Photogrammetry in Lexington
After a brief hiatus, the Florence As It Was Team is back in action! Despite our radio silence, we have been hard at work behind the scenes.
Hello all, Over the past few weeks Sonia and I have begun to focus more of our efforts on the actual user interface aspects of the project. When we meet with Paul in the IQ center he constantly encourages us to think about the technicalities of the program’s design, and what we can do to make it easier to use and improve the user’s experience. Paul, Sam and Aidan used the maps that we layered to construct a 3D version that accurately depicts the layout of Florence, which is very useful for us to see what the program looks like as we make progress. We have thus been able to go into VR while working through problems and making decisions. We spent several meetings focusing on the best way for the user to engage with the buildings and artworks. Paul explained to us the importance of trigger events to achieve different things in VR, and we spent some time looking at other VR programs to see what our options were and to weigh the strengths and weaknesses of each, particularly as it pertains to our project. We decided that an approach that forces the user to take specific actions to gain access to the information was important, because there needs to be some way to make sure the user knows what he or she is doing. That is, we want the user to be able to successfully navigate the program to access information, as opposed to stumbling upon buildings and not really understanding what they’re doing.
Paul helped us develop an example of this on the model. Here’s how it now works: As the user walks through the streets, significant buildings are colored differently than the others to identify the buildings we have modeled that can be explored. Once the user enters a specific perimeter surrounding the highlighted building, a high-resolution model of the building appears (low-resolution models are necessary otherwise to ensure the speed isn’t affected by too much data on the screen). Once this happens, a shaded area appears next to the building to indicate the location at which information can be obtained. Inside this area, an overview of the building is displayed in text, and the user can learn about the particular building before going inside the model.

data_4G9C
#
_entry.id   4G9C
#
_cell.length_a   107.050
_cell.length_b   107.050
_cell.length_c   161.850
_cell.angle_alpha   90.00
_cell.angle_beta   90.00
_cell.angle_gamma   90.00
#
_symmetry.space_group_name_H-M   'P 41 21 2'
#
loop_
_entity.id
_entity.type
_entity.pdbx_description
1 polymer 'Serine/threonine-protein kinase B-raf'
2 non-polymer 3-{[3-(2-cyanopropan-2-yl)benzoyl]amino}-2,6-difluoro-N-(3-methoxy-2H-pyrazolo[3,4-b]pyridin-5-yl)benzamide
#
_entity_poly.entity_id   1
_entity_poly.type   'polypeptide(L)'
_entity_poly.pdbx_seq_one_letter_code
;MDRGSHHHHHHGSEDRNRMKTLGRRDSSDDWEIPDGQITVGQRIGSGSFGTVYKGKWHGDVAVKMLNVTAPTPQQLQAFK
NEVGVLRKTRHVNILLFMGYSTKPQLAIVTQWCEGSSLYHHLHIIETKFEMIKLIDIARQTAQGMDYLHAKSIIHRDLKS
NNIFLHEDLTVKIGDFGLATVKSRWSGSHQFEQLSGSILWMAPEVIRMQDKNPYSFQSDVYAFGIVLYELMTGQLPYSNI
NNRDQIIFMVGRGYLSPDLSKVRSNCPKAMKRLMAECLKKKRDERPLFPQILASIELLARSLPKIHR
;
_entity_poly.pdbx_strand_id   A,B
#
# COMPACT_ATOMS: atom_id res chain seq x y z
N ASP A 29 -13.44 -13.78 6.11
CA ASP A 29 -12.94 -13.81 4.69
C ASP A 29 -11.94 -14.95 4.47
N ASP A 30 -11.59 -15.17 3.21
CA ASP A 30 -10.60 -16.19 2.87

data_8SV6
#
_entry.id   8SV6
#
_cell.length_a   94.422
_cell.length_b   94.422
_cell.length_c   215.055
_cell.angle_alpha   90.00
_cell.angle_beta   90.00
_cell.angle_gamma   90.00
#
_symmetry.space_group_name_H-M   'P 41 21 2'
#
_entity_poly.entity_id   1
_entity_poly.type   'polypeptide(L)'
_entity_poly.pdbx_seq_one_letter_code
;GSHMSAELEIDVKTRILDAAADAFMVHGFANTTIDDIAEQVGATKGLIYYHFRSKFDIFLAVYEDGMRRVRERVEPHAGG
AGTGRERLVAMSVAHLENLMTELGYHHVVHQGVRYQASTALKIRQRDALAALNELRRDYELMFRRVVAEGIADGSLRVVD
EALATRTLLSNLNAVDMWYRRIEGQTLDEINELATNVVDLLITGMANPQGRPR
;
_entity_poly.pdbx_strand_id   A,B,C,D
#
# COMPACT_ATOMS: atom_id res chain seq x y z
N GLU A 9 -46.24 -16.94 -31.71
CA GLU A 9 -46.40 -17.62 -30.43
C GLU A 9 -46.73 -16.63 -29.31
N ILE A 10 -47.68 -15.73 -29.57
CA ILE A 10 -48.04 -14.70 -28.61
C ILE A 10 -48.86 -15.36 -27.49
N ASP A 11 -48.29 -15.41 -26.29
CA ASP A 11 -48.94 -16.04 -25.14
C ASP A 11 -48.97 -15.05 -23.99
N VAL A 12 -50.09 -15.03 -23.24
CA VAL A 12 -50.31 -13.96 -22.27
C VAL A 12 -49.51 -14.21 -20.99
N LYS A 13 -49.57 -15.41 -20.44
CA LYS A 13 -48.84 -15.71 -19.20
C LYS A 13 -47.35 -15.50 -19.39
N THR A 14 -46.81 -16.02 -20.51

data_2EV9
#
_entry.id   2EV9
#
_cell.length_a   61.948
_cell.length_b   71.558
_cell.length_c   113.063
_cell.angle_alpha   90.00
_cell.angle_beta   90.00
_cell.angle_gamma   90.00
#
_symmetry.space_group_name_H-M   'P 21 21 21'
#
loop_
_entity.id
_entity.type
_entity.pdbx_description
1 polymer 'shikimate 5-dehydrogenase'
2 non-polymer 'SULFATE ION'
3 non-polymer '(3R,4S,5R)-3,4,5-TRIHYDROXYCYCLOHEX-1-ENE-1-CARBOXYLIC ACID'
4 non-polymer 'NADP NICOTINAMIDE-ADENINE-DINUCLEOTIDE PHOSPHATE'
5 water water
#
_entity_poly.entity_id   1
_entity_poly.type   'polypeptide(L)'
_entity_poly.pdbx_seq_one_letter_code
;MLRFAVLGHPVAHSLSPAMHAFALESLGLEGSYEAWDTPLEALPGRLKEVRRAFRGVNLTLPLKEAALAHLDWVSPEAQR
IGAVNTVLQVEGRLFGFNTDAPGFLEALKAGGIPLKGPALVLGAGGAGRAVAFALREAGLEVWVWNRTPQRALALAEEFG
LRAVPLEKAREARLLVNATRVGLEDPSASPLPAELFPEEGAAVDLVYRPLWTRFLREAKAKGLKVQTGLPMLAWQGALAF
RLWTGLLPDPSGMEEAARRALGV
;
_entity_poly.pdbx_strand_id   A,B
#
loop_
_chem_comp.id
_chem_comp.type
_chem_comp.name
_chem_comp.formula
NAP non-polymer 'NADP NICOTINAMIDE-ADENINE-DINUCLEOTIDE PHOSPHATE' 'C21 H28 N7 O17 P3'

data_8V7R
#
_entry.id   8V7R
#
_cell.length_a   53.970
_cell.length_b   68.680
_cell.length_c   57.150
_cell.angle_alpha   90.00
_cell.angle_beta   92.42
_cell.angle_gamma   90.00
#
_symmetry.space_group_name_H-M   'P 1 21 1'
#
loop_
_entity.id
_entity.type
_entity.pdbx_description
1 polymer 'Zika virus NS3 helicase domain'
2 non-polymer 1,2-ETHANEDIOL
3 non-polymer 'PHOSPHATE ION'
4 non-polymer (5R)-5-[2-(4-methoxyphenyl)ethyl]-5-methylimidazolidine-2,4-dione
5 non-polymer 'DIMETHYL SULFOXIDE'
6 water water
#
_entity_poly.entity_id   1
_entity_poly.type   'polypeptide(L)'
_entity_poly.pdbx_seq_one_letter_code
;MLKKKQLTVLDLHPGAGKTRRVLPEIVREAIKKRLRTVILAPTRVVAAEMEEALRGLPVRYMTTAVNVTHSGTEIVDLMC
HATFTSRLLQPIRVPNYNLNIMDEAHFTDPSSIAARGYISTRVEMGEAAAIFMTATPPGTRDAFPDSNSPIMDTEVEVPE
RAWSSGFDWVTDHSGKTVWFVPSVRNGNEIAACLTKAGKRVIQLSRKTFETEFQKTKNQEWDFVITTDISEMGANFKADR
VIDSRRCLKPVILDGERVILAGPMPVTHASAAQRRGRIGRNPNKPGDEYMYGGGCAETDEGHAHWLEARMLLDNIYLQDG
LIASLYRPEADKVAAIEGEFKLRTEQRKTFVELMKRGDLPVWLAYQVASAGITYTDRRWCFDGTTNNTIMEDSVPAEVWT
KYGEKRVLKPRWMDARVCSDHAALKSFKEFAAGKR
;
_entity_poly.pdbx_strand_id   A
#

One of the features we are excited to add once we’ve developed the program further is one that enables the user to go on virtual tours throughout the city, which essentially provides them with a checklist of things to do before they finish. This will lend itself especially useful to classes that will want to use the program, because professors can tailor each individual tour depending on who the target user will be. For instance, when a class is learning about works of art the Medici family commissioned, the professor can assign a homework project that requires students to use the VR to go look at certain artworks. The student must then read all of the information about each of the works on the list in order to receive credit for doing the assignment.
In her recent blog posts, Sonia has touched on some of the limitations of using 3D for such an extensive project, which include instances in which the user might want an interface that is more useful for reading articles about the building and conducting in-depth research. We now feel that our 2D map may be a good place to start working on that project, with an eye towards imitating the format of other maps, such as this Map of London created by a group at the University of Victoria https://mapoflondon.uvic.ca/. In an effort to start this, I spent a few hours last week with Professor Bent deciphering an old handmade map of Florence and labeling our own computerized map with Adobe Illustrator. This gave us a much better idea of which guilds and families were concentrated in the center of the city, and will hopefully provide a starting point from which we can dive into the project of assembling documents and resources on the different buildings.